- Duke Energy said Wednesday that Upstate South Carolina customers applying for net metering reached the 2% total generation capacity cap. While customers can still apply through July 31 for the net metering program, owners of residential solar systems that apply starting Aug. 1 will get less value for the unused solar power they sell back to the utility.
- Solar developers have warned of potential job losses in areas where the net metering cap is reached, such as the Greenville-Spartanburg region of the state. However, "hundreds of customers have already applied for rooftop solar net metering for facilities not yet installed and online, which means solar installers are going to continue to be busy in the Upstate for the foreseeable future," Duke spokesman Ryan Mosier wrote Utility Dive.
- Despite efforts during the 2018 session, state legislators couldn't pass a bill raising the net metering cap established by Act 236. Utilities and solar developers are working toward a compromise in a stakeholder group led by the state's Office of Regulatory Staff (ORS), which is expected to reach a conclusion regarding solar incentives in October.
Rooftop solar is still pretty new in the Southeast, Sunrun public policy director Tyson Grinstead says. Many states, including North Carolina, which Grinstead deems as a leader in residential solar job creation, have learned and modeled their net metering policies after Act 236, enacted in 2014.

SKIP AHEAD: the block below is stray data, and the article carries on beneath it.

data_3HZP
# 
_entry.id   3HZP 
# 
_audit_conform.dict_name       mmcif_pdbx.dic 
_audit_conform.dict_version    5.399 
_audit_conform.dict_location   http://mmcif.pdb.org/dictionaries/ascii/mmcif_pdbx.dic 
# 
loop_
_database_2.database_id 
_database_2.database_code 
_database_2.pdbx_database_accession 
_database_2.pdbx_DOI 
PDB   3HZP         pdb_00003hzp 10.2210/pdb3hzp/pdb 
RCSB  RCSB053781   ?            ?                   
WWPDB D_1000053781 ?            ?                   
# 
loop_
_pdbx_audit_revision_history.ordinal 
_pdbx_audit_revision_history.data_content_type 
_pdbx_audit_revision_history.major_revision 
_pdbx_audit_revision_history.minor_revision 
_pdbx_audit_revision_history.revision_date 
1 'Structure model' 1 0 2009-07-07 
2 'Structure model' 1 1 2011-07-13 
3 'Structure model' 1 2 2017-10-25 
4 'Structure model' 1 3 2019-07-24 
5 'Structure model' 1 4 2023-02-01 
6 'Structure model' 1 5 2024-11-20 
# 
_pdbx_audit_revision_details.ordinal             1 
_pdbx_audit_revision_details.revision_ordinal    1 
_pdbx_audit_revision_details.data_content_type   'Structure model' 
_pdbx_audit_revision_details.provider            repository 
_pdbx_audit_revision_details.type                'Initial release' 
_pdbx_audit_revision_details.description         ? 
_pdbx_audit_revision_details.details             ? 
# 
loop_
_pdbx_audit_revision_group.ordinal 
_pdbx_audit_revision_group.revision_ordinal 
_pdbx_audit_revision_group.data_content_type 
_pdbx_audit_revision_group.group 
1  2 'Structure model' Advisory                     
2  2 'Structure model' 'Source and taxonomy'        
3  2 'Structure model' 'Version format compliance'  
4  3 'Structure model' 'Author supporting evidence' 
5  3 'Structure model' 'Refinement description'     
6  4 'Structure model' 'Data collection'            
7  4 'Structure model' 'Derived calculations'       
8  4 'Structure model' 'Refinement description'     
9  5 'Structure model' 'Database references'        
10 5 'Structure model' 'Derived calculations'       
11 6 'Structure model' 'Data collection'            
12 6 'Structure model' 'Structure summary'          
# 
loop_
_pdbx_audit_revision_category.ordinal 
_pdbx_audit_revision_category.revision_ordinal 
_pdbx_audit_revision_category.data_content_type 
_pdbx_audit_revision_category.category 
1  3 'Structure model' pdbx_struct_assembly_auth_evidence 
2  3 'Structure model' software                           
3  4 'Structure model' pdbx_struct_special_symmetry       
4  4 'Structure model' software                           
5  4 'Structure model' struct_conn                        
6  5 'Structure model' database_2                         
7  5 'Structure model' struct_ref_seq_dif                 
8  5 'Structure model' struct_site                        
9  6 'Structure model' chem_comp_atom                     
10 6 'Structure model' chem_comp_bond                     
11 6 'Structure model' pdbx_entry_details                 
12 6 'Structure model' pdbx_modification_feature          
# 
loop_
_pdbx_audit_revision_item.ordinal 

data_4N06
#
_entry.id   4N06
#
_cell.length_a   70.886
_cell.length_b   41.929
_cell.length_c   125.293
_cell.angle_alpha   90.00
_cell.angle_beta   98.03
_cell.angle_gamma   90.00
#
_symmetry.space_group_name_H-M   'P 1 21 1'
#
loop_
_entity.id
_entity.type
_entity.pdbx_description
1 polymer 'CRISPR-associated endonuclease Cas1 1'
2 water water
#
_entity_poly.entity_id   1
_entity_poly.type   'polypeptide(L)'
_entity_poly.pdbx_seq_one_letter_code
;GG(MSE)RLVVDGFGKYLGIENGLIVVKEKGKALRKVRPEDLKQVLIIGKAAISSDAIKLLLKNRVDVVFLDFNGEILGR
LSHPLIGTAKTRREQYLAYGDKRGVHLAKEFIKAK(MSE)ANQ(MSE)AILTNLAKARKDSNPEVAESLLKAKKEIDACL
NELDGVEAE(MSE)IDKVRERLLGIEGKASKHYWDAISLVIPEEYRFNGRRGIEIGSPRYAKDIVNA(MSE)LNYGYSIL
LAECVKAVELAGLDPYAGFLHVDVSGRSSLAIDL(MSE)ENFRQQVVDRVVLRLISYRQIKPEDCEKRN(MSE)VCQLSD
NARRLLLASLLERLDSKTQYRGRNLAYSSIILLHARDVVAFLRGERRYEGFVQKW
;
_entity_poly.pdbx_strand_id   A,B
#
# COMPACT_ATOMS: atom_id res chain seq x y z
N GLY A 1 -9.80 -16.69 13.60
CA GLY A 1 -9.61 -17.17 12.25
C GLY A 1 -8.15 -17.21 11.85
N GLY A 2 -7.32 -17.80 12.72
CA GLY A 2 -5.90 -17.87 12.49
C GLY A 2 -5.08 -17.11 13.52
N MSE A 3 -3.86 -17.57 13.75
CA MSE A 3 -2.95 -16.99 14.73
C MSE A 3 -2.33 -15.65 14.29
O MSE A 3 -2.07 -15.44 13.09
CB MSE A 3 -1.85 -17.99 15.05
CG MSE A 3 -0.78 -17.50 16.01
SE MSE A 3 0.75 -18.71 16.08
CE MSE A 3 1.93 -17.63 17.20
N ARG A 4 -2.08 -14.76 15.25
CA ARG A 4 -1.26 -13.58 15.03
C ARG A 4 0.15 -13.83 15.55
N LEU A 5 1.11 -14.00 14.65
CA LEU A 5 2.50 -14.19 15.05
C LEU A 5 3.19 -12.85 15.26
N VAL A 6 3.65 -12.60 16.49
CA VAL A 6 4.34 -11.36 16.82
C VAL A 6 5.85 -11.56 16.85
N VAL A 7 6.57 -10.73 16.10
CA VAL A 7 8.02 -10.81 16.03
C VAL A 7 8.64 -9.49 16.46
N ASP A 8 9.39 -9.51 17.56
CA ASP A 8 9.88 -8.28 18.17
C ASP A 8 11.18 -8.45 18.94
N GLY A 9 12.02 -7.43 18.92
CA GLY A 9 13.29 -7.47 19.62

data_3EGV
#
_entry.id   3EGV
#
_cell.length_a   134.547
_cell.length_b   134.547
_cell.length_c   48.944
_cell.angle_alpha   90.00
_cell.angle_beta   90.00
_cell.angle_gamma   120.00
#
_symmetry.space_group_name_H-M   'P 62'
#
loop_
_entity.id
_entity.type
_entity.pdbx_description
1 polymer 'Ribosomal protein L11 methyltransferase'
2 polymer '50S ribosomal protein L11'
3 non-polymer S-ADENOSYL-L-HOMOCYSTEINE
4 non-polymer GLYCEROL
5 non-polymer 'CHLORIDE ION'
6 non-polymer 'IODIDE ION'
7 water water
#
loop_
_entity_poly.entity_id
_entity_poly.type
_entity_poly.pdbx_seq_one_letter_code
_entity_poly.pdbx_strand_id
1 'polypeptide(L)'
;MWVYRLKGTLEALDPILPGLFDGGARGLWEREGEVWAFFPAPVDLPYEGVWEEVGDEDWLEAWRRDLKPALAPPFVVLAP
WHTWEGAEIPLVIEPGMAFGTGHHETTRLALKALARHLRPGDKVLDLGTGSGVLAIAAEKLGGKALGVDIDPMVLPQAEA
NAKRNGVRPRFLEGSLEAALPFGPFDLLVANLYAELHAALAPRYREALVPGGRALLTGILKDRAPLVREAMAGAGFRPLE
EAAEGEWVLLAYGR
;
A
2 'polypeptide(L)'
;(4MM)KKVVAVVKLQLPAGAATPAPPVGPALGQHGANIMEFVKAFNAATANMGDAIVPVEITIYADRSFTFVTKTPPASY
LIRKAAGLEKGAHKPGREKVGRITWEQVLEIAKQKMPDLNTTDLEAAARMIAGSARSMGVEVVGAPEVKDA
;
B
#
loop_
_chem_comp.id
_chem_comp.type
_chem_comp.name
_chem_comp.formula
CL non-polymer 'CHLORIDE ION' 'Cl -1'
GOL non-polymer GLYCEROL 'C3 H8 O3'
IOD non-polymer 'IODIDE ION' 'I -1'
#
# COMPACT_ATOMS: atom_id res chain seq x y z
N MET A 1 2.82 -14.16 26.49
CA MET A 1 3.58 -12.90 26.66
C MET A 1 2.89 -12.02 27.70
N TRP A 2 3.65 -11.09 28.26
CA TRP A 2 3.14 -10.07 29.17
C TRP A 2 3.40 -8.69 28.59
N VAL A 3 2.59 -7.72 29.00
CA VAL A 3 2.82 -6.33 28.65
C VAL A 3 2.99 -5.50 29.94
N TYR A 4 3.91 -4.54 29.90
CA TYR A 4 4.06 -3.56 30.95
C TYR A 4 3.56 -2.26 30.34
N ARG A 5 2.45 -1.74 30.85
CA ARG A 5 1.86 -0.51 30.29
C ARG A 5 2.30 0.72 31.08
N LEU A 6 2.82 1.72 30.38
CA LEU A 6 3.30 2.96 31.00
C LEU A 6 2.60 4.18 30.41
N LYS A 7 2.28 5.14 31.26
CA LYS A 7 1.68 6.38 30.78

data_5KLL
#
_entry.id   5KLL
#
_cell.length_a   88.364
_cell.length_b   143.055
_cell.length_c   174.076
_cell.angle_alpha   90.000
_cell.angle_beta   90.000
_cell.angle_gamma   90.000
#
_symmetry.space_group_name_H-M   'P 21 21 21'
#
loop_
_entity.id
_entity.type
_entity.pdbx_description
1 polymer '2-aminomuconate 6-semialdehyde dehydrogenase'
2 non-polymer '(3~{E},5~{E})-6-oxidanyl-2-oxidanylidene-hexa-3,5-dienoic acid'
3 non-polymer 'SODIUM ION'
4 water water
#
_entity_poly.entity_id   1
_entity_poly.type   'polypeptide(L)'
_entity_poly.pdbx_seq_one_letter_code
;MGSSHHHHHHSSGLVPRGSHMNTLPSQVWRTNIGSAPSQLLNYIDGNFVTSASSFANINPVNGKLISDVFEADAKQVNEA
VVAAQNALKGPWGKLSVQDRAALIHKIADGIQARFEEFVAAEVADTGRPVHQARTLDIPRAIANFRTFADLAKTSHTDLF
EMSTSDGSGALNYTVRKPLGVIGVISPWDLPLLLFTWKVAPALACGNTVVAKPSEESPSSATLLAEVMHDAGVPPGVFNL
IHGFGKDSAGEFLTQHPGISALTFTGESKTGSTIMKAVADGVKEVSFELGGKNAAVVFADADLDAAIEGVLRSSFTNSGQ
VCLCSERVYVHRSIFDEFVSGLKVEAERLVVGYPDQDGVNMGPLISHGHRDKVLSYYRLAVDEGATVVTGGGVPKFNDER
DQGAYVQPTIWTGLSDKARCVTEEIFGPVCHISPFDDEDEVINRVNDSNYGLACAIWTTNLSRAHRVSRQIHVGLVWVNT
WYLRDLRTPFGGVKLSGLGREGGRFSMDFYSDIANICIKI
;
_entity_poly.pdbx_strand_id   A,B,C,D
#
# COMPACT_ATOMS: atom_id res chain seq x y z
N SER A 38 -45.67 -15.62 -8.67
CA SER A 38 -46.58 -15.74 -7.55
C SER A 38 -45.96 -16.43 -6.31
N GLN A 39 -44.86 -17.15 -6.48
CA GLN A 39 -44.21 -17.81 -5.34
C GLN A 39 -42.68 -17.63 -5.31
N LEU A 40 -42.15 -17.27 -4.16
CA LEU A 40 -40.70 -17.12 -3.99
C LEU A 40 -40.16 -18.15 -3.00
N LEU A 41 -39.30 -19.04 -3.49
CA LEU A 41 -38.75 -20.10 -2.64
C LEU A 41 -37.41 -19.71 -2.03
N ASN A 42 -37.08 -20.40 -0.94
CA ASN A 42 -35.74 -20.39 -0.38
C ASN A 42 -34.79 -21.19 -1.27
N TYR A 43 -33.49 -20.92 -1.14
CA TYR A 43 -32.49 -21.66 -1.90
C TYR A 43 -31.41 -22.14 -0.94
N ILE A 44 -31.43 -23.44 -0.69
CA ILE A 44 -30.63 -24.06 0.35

"Other states are looking to South Carolina as a leader in the region, and so it’s important that we get that right," Grinstead told Utility Dive.
As the 2018 legislative session came to an end, state senate members of the budget conference committee removed an amendment in June that would have lifted the state's net metering cap. South Carolina's House version of the budget would have raised the cap to 4%.
"It was supposed to be a pilot — that’s why it was limited in time period as well as in amount."
Acting executive director, Office of Regulatory Staff
The policy to increase the residential solar market cap failed due to procedural wrangling after being raised in April, before making its way into the budget process.
While the state legislature could come back in session in September, it is scheduled to be out until January. Currently, the potential policy incentives for the residential solar market are being hashed out with stakeholders at ORS. The Public Utilities Review Committee requested in May that ORS create a group of stakeholders to meet every two weeks and work out a vision of "version 2.0" of Act 236, according to ORS Acting Executive Director Nanette Edwards.
Duke's Upstate customers would be grandfathered into the net metering policy if they apply by 5 p.m. on July 31. Afterwards, customers seeking to install solar would utilize the utility's power purchase tariff, which Sunrun's Grinstead views as taking away a customer option to bring down electricity costs. South Carolinians pay some of the highest power rates, largely due to costs associated with the now abandoned VC Summer nuclear expansion project.
More than 50 stakeholder representatives have been invited to craft solutions for the future policy incentives of residential solar in the ORS-led group, to provide more certainty as the net metering cap is reached.
"It was supposed to be a pilot — that’s why it was limited in time period as well as in amount," Edwards told Utility Dive of Act 236. "We just didn't have any kind of incentive that was working to generate that level of investment in distributed renewable energy resources."